The Smallest Food Critic stayed up past her bedtime to accompany me to the opening of Mr Good Guy, and we liked what we saw (and tasted!). The bar and dining area is open-plan; bright and modern, with more personality than you’d expect from a hotel restaurant. The open kitchen is central; this is cooking as theatre, an intrinsic part of the dining experience. This is an expensive fit-out, but the money has been well spent.
The Smallest Food Critic very much enjoyed hanging out at the pass and watching the chefs at work garnishing plates and grilling the chicken satay skewers. Her favourite morsel of the evening was the pork crackling, although she was also most enthusiastic about the pork belly bao and the salt & pepper tofu. I thought the prawns nestled in betel leaves were very good but she wasn’t convinced. Neither of us felt that the son-in-law eggs worked very well as finger food for people standing around with only tiny napkins to protect their nice clothes from the sudden gush of runny yolk, delicious as they were.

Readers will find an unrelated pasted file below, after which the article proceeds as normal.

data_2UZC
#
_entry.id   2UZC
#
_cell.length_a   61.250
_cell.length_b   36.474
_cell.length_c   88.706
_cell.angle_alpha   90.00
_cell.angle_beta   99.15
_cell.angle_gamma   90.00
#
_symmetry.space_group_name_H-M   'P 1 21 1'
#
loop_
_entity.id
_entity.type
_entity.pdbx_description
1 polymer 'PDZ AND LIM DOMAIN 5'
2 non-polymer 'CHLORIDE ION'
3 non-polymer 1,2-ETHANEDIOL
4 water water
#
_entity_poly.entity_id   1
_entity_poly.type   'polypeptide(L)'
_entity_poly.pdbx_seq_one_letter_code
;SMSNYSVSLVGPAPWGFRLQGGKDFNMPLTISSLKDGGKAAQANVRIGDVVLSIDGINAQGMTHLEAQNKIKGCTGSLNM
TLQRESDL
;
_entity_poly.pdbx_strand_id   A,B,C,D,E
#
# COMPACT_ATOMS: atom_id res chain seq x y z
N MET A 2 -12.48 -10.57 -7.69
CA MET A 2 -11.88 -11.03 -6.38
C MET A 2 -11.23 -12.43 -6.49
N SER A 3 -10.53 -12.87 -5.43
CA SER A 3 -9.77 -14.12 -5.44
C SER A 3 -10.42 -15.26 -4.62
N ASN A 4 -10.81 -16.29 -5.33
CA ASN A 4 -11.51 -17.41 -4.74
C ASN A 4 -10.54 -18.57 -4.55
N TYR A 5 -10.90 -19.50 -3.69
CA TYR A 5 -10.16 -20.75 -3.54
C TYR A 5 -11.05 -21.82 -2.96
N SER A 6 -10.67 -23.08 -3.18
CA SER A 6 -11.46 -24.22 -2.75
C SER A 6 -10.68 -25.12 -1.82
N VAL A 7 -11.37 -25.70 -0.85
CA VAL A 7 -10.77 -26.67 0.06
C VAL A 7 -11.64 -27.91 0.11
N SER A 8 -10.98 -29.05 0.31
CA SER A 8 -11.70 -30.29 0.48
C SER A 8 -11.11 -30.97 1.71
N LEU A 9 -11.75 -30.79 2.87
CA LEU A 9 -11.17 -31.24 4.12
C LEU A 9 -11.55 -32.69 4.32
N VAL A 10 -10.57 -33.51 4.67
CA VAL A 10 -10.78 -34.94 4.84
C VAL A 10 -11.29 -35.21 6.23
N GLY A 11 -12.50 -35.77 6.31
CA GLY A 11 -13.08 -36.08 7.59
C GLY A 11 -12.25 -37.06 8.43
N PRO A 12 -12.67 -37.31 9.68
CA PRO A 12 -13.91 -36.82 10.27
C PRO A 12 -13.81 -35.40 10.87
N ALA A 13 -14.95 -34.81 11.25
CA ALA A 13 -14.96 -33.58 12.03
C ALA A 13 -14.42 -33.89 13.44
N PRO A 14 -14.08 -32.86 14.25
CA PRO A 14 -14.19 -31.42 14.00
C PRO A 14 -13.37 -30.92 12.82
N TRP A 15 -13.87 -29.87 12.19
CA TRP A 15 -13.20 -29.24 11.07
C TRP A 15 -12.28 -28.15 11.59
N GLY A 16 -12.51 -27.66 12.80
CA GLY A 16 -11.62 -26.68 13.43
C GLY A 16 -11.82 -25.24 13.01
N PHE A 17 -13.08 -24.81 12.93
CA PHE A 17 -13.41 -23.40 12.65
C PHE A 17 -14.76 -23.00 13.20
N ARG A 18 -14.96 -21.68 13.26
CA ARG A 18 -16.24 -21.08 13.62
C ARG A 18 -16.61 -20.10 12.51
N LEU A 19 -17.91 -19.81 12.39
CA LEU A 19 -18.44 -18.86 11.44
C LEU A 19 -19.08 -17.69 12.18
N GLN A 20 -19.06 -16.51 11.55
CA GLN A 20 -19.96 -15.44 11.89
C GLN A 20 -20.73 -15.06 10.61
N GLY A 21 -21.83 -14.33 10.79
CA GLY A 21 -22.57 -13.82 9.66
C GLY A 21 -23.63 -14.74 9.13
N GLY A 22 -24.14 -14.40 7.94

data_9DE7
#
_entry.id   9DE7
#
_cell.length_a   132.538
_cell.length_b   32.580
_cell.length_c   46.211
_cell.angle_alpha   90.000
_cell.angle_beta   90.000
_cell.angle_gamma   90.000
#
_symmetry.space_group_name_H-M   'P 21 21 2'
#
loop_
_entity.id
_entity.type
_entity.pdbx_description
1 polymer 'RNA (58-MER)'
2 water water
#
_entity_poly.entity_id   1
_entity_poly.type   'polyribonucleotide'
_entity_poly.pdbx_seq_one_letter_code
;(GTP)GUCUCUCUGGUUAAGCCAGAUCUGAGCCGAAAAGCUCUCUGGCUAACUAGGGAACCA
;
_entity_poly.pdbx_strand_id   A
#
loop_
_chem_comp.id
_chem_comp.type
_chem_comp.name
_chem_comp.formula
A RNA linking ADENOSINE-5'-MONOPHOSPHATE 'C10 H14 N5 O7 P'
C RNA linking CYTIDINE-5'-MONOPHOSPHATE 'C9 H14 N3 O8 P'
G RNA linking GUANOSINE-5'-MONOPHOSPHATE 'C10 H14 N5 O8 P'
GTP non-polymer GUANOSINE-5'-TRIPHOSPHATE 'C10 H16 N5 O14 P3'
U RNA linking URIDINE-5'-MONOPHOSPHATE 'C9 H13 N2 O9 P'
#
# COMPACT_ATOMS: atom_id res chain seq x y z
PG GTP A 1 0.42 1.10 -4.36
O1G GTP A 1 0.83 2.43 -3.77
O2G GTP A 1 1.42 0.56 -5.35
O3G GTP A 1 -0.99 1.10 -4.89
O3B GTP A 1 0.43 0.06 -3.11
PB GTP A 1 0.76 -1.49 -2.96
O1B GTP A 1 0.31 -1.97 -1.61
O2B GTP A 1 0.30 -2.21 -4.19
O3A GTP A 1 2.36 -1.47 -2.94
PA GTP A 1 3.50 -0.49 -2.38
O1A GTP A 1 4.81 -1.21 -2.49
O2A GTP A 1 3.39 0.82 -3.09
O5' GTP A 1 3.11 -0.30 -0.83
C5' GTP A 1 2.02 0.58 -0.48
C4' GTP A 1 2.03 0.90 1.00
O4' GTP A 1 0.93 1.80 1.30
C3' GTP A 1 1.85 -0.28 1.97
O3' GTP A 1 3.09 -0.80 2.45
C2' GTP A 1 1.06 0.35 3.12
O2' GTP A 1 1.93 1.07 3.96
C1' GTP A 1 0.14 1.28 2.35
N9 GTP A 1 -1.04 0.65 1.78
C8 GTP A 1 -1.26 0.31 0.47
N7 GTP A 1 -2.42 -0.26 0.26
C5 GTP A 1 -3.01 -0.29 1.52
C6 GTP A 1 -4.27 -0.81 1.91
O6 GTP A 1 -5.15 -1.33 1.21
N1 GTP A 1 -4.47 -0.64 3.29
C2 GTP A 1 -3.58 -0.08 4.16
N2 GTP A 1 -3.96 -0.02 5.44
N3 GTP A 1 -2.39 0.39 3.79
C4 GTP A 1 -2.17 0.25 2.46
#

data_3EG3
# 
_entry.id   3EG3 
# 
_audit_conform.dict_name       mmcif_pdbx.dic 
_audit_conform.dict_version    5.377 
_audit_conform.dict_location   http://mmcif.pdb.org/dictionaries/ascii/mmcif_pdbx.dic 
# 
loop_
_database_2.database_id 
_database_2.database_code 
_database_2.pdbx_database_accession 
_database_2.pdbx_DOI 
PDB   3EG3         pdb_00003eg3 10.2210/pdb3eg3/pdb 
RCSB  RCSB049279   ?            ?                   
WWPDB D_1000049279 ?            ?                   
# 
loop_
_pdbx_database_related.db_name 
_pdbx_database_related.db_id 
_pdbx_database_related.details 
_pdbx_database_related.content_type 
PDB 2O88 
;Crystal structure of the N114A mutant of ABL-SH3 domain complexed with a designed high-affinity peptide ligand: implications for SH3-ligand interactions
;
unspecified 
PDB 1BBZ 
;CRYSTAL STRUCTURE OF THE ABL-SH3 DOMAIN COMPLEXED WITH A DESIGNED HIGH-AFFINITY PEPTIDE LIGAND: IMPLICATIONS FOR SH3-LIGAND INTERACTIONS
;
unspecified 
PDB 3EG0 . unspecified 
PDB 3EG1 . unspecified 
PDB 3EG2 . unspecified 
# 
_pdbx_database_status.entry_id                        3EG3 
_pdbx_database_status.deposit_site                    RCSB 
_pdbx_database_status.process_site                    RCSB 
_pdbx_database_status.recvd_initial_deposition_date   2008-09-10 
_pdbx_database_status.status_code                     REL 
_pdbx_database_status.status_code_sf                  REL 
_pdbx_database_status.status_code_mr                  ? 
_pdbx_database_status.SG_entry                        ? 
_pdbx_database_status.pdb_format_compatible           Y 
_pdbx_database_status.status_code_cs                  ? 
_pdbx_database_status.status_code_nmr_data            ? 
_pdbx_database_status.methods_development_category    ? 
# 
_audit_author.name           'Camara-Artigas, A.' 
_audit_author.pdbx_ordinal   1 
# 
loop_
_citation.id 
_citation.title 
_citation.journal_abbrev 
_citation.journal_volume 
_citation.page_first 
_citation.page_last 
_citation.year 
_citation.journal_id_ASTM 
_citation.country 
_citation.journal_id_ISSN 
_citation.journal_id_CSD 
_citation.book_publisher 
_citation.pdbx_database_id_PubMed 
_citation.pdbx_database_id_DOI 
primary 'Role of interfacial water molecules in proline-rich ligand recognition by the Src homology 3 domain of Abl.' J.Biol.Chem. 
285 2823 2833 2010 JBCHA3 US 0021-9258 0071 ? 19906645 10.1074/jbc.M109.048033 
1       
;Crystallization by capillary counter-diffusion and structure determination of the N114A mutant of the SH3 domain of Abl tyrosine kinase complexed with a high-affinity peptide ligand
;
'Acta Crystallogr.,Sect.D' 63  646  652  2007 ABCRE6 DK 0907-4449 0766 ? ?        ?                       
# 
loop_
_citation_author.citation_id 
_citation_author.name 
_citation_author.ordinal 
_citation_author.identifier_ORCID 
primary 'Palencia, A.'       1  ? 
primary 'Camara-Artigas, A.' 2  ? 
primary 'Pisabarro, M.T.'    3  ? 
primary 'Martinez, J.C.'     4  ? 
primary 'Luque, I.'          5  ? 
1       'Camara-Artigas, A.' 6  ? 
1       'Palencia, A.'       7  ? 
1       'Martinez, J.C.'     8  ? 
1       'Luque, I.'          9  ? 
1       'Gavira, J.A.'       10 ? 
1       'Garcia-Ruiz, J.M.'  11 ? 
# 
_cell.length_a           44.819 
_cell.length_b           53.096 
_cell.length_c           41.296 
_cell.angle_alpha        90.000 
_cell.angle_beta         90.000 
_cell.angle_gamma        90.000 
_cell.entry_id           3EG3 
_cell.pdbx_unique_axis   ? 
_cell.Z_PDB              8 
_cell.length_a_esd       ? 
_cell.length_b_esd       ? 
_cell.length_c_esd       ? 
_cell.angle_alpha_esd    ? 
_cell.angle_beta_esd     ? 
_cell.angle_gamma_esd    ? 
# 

The Chinese Buddhist Academy of Hobart were on hand to perform a blessing ceremony, including dancing lions, which so enthralled my tiny sidekick that I spent the duration trying to restrain her and so was unable to take any photos.
Mr Good Guy has the goods. We’re certainly keen to go back and explore the menu more thoroughly.